Oral Ibuprofen versus Intravenous Indomethacin for Closure of Patent Ductus Arteriosus in Very Low Birth Weight Infants
Pediatrics and Neonatology
oral ibuprofen; indomethacin; patent ductus arteriosus; very low birth weight infants Background: The purpose of this study is to compare the effects and complications of pharmacologic closure of patent ductus arteriosus (PDA) by intravenous indomethacin or oral ibuprofen in neonates weighing <1500 g at birth [very low birth weight (VLBW) infants]. Methods: This is a retrospective study of infants treated with intravenous indomethacin (0.2 mg/ kg initially followed by two doses at 24-hour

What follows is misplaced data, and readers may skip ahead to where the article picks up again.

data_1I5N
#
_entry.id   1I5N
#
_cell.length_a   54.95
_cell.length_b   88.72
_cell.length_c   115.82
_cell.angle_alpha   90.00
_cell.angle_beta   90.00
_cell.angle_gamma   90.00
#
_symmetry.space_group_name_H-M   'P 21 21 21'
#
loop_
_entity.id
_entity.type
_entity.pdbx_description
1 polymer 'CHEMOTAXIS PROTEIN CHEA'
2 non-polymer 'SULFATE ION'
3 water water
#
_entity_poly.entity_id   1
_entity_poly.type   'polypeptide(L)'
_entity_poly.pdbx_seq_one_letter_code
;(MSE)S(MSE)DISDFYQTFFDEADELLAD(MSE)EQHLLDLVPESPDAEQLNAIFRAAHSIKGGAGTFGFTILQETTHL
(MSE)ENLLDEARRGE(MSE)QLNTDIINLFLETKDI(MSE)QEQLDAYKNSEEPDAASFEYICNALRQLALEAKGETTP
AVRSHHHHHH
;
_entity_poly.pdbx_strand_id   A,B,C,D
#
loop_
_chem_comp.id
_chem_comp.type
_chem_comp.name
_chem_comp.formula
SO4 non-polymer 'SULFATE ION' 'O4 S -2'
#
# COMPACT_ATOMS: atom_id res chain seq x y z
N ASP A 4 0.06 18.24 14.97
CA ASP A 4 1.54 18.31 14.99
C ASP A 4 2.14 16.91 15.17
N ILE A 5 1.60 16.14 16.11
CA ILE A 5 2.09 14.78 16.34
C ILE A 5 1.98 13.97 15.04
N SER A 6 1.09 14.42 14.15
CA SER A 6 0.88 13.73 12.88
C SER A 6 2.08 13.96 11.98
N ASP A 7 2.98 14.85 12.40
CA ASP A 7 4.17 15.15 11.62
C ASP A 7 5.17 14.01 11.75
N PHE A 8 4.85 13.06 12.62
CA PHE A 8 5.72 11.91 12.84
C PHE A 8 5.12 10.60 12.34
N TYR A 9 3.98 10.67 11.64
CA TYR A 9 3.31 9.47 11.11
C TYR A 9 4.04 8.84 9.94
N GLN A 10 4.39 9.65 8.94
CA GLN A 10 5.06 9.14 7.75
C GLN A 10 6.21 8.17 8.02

... es at 24-hour intervals) or oral ibuprofen (10 mg/kg initially followed an interval of 24 hours by two doses of 5 mg/kg) for symptomatic PDA in a neonatal intensive care unit at a medical center in Taiwan during the period of January 2005 to December 2010. Results: A total of 88 infants received indomethacin and 52 received oral ibuprofen. Among the survivors, the closure rate without surgical ductal ligation was 70.5% (62/88) in the indomethacin group and 61.5% (32/52) in the ibuprofen group (p Z 0.342). The incidence rates of oliguria and elevated serum creatinine were significantly lower in the ibuprofen group (p Z0.002 and p Z0.022, respectively). There was no significant difference in incidence of upper gastrointestinal hemorrhage or necrotizing enterocolitis between the ibuprofen and indomethacin groups (17.3% versus 23.9%; 3.8% versus 11.3%). Conclusion: In infants with VLBW, oral ibuprofen is as effective as intravenous indomethacin for closure of PDA and is associated with significantly fewer cases of necrotizing enterocolitis among infants with birth body weights <1250 g and significantly lower rates of elevated creatinine levels among neonates with birth body weights ranging from 1000 to 1500 g.